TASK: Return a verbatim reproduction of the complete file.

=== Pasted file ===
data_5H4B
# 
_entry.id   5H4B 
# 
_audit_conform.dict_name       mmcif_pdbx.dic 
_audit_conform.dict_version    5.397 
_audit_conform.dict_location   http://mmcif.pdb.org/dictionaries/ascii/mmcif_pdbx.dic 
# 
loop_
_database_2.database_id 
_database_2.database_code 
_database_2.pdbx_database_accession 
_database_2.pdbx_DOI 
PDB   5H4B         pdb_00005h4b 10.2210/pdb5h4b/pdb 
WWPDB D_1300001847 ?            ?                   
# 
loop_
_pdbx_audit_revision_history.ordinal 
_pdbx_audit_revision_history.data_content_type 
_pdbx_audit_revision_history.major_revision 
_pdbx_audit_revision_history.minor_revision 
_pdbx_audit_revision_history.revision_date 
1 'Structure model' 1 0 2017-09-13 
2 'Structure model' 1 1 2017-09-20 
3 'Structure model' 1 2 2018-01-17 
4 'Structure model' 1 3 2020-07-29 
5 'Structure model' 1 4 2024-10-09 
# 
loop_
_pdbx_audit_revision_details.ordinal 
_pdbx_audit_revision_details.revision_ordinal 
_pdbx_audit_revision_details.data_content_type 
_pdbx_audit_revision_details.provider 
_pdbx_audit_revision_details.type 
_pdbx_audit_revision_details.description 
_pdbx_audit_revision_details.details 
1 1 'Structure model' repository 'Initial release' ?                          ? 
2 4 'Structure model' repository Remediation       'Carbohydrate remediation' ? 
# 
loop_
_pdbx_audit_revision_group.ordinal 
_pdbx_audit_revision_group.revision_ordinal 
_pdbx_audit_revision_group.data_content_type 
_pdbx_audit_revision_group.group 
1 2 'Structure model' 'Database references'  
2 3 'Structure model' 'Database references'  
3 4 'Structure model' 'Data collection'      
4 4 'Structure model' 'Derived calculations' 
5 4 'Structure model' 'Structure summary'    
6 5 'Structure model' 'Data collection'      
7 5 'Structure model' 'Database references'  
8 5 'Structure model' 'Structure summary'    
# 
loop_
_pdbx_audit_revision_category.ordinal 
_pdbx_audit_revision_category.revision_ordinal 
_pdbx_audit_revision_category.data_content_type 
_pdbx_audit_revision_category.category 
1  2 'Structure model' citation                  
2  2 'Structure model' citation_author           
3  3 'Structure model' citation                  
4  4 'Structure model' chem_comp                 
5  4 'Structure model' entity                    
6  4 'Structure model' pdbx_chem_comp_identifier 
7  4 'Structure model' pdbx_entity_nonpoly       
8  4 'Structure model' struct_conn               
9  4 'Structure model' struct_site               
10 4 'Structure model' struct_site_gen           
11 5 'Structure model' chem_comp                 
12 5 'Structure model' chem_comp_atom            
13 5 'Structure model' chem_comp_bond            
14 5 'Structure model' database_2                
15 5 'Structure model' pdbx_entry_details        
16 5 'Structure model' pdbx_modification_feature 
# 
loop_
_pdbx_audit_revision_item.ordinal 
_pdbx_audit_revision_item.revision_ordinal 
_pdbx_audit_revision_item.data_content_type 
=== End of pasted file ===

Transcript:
data_5H4B
# 
_entry.id   5H4B 
# 
_audit_conform.dict_name       mmcif_pdbx.dic 
_audit_conform.dict_version    5.397 
_audit_conform.dict_location   http://mmcif.pdb.org/dictionaries/ascii/mmcif_pdbx.dic 
# 
loop_
_database_2.database_id 
_database_2.database_code 
_database_2.pdbx_database_accession 
_database_2.pdbx_DOI 
PDB   5H4B         pdb_00005h4b 10.2210/pdb5h4b/pdb 
WWPDB D_1300001847 ?            ?                   
# 
loop_
_pdbx_audit_revision_history.ordinal 
_pdbx_audit_revision_history.data_content_type 
_pdbx_audit_revision_history.major_revision 
_pdbx_audit_revision_history.minor_revision 
_pdbx_audit_revision_history.revision_date 
1 'Structure model' 1 0 2017-09-13 
2 'Structure model' 1 1 2017-09-20 
3 'Structure model' 1 2 2018-01-17 
4 'Structure model' 1 3 2020-07-29 
5 'Structure model' 1 4 2024-10-09 
# 
loop_
_pdbx_audit_revision_details.ordinal 
_pdbx_audit_revision_details.revision_ordinal 
_pdbx_audit_revision_details.data_content_type 
_pdbx_audit_revision_details.provider 
_pdbx_audit_revision_details.type 
_pdbx_audit_revision_details.description 
_pdbx_audit_revision_details.details 
1 1 'Structure model' repository 'Initial release' ?                          ? 
2 4 'Structure model' repository Remediation       'Carbohydrate remediation' ? 
# 
loop_
_pdbx_audit_revision_group.ordinal 
_pdbx_audit_revision_group.revision_ordinal 
_pdbx_audit_revision_group.data_content_type 
_pdbx_audit_revision_group.group 
1 2 'Structure model' 'Database references'  
2 3 'Structure model' 'Database references'  
3 4 'Structure model' 'Data collection'      
4 4 'Structure model' 'Derived calculations' 
5 4 'Structure model' 'Structure summary'    
6 5 'Structure model' 'Data collection'      
7 5 'Structure model' 'Database references'  
8 5 'Structure model' 'Structure summary'    
# 
loop_
_pdbx_audit_revision_category.ordinal 
_pdbx_audit_revision_category.revision_ordinal 
_pdbx_audit_revision_category.data_content_type 
_pdbx_audit_revision_category.category 
1  2 'Structure model' citation                  
2  2 'Structure model' citation_author           
3  3 'Structure model' citation                  
4  4 'Structure model' chem_comp                 
5  4 'Structure model' entity                    
6  4 'Structure model' pdbx_chem_comp_identifier 
7  4 'Structure model' pdbx_entity_nonpoly       
8  4 'Structure model' struct_conn               
9  4 'Structure model' struct_site               
10 4 'Structure model' struct_site_gen           
11 5 'Structure model' chem_comp                 
12 5 'Structure model' chem_comp_atom            
13 5 'Structure model' chem_comp_bond            
14 5 'Structure model' database_2                
15 5 'Structure model' pdbx_entry_details        
16 5 'Structure model' pdbx_modification_feature 
# 
loop_
_pdbx_audit_revision_item.ordinal 
_pdbx_audit_revision_item.revision_ordinal 
_pdbx_audit_revision_item.data_content_type 